His work keeps presenting distorted images, architectonic spaces inhabited by characters that look like sculptures, creating compositions closer to mythology or the ancient Greece rather than contemporary art. His painting, nevertheless, has also the influence of the avant-gardes and a sensuality that gives them a very personal feel.
Peña likes to undress the characters to take any temporal reference from them. He plunges his figures into deep, dense situations. The loneliness, meditation and contemplation with which he locates them into the composition evoke the most intimate places of the human being. Situated in architectures that look utopian, in archeological scenarios in ruins, in front the see, they seem to be sleeping, petrified.
The chromatic spectrum of Peña is clearly Mediterranean. Although he lives far from the sea, it appears in his chromatism where earthly ochres and greys of stone or moonlight predominate, and can be completed with blue from a glimpsed sea or touches of green and red.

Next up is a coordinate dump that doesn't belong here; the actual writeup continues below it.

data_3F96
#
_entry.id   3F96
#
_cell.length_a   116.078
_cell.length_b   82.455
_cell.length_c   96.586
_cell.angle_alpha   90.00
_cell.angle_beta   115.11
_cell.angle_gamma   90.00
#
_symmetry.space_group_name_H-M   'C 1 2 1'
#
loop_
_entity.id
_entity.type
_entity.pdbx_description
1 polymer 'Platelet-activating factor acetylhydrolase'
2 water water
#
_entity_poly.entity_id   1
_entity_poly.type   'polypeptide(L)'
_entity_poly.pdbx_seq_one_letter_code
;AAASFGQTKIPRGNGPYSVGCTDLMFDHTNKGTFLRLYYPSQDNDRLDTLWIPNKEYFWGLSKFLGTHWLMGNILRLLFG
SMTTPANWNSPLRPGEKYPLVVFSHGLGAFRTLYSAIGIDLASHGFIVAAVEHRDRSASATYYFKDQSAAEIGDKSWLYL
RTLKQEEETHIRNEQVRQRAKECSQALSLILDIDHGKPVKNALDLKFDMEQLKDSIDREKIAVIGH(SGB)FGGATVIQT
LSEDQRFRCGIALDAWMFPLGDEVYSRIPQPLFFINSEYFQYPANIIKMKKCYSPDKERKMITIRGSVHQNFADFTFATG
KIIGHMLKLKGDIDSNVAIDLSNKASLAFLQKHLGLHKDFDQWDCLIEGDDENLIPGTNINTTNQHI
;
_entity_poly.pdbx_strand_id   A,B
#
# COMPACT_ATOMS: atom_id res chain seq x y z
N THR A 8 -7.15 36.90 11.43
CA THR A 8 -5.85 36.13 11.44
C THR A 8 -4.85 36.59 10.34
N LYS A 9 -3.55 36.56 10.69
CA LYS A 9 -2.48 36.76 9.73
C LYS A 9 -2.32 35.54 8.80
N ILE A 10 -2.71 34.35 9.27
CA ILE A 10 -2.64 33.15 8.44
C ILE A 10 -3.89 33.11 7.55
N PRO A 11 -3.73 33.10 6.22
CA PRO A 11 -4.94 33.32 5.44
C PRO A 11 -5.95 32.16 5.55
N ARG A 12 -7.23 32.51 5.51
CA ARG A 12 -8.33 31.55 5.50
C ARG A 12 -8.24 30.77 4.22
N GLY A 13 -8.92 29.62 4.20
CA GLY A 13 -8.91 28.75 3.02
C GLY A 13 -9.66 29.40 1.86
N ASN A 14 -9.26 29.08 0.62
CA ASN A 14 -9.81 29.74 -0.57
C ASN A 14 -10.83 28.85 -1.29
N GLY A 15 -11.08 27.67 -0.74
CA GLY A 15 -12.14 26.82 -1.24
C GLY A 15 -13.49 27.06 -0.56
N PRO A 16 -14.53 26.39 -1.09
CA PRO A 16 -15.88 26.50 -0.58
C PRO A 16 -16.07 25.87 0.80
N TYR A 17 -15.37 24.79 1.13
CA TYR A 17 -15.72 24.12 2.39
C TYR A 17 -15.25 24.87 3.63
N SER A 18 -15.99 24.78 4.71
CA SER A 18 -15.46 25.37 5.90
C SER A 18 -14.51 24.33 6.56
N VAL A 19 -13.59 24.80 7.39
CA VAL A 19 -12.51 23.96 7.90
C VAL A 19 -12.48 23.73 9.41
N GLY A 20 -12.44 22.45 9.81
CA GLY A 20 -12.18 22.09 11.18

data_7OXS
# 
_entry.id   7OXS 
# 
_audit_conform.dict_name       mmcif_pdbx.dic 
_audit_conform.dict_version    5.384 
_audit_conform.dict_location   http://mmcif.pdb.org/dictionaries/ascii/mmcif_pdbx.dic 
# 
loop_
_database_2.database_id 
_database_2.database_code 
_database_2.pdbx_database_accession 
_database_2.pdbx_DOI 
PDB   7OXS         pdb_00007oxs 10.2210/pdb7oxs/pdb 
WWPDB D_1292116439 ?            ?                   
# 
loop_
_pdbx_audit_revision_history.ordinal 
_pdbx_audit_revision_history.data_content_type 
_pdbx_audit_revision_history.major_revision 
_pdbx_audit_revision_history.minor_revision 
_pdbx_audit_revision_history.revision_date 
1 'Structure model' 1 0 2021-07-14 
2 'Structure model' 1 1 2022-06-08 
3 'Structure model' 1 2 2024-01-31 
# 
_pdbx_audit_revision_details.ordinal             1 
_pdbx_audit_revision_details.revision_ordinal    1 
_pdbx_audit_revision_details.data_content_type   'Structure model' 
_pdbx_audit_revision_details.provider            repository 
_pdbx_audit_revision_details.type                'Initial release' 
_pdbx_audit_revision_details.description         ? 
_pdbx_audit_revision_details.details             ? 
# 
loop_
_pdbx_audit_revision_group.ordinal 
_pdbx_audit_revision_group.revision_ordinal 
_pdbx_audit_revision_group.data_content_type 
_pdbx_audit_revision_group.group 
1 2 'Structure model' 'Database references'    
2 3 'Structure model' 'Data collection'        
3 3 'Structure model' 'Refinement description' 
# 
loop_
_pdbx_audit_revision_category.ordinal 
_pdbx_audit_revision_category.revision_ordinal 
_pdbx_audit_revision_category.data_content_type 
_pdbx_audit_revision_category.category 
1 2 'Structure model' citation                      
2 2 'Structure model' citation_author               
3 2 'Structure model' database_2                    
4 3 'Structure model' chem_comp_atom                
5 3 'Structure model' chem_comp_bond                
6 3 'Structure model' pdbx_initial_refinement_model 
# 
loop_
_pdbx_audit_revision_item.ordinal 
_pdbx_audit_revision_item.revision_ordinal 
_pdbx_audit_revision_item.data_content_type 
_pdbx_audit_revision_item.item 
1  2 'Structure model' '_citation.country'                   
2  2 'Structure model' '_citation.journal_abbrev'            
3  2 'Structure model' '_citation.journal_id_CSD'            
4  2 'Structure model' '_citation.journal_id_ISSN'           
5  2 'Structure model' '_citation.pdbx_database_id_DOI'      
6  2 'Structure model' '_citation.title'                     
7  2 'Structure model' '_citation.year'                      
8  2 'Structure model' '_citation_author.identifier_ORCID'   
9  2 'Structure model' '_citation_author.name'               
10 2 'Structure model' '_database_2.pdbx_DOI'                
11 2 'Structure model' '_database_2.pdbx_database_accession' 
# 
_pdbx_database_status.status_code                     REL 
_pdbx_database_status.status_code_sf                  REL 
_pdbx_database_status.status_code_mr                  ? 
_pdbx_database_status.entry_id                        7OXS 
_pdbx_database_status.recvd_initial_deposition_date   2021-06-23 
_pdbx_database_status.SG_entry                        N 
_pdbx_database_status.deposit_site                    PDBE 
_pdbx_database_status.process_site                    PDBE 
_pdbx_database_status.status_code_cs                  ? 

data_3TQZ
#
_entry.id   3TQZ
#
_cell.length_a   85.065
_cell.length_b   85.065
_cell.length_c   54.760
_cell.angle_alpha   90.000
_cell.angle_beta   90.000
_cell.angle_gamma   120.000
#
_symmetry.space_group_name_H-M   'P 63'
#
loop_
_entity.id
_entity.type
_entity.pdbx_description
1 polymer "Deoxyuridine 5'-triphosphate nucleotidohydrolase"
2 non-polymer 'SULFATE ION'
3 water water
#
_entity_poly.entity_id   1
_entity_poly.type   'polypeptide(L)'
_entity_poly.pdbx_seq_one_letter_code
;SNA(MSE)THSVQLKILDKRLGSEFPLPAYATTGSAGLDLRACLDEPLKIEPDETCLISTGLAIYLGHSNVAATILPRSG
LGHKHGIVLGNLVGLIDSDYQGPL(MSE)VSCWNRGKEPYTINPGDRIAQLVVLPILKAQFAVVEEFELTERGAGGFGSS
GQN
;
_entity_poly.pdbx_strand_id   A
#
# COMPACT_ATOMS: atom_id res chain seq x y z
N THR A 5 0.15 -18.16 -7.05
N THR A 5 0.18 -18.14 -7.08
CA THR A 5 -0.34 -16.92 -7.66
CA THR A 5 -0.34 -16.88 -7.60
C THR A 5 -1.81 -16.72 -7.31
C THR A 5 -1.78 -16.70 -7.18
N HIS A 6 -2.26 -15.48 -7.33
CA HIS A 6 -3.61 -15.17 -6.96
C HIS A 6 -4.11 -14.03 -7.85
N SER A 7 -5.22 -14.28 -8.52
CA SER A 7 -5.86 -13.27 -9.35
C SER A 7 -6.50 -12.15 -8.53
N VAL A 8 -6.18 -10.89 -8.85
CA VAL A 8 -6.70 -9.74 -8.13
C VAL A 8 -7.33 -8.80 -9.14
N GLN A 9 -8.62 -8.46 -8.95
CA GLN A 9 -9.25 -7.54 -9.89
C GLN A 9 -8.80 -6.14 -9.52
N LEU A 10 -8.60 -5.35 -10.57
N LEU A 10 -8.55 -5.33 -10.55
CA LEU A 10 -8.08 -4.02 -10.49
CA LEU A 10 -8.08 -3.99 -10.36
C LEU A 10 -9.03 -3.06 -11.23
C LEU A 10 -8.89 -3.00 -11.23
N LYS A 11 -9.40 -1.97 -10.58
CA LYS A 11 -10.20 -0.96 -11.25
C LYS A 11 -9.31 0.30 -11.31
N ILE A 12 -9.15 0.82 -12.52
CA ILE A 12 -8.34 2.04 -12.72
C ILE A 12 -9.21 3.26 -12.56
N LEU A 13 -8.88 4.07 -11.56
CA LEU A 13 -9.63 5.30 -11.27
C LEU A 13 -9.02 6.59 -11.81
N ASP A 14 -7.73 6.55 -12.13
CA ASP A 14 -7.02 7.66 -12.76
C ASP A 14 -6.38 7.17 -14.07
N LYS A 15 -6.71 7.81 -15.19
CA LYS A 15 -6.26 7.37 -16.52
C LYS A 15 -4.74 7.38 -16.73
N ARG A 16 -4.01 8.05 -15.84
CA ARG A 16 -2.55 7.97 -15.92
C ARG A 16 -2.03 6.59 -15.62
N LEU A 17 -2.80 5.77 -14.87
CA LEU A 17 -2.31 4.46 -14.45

The work of Peña takes inspiration maybe from his dreams, but also from a deep knowledge of art history and architecture. The neoclassical Pablo Picasso or Georgio De Chirico’s metaphysical paintings are the more obvious, but surrealism is always underlying in his oeuvre with small disturbing details that give a perturbing appearance to many of his paintings. He is not the only artist from his generation to use this approach when working, Jorge Gay, also an artist from our gallery, as well as Guillermo Pérez Villalta or the Scenzi/Mañas couple, also move in this direction, a bit in the middle of surrealism and metaphysical painting, always figurative and with a mythological aura that gives them some kind of timeless quality.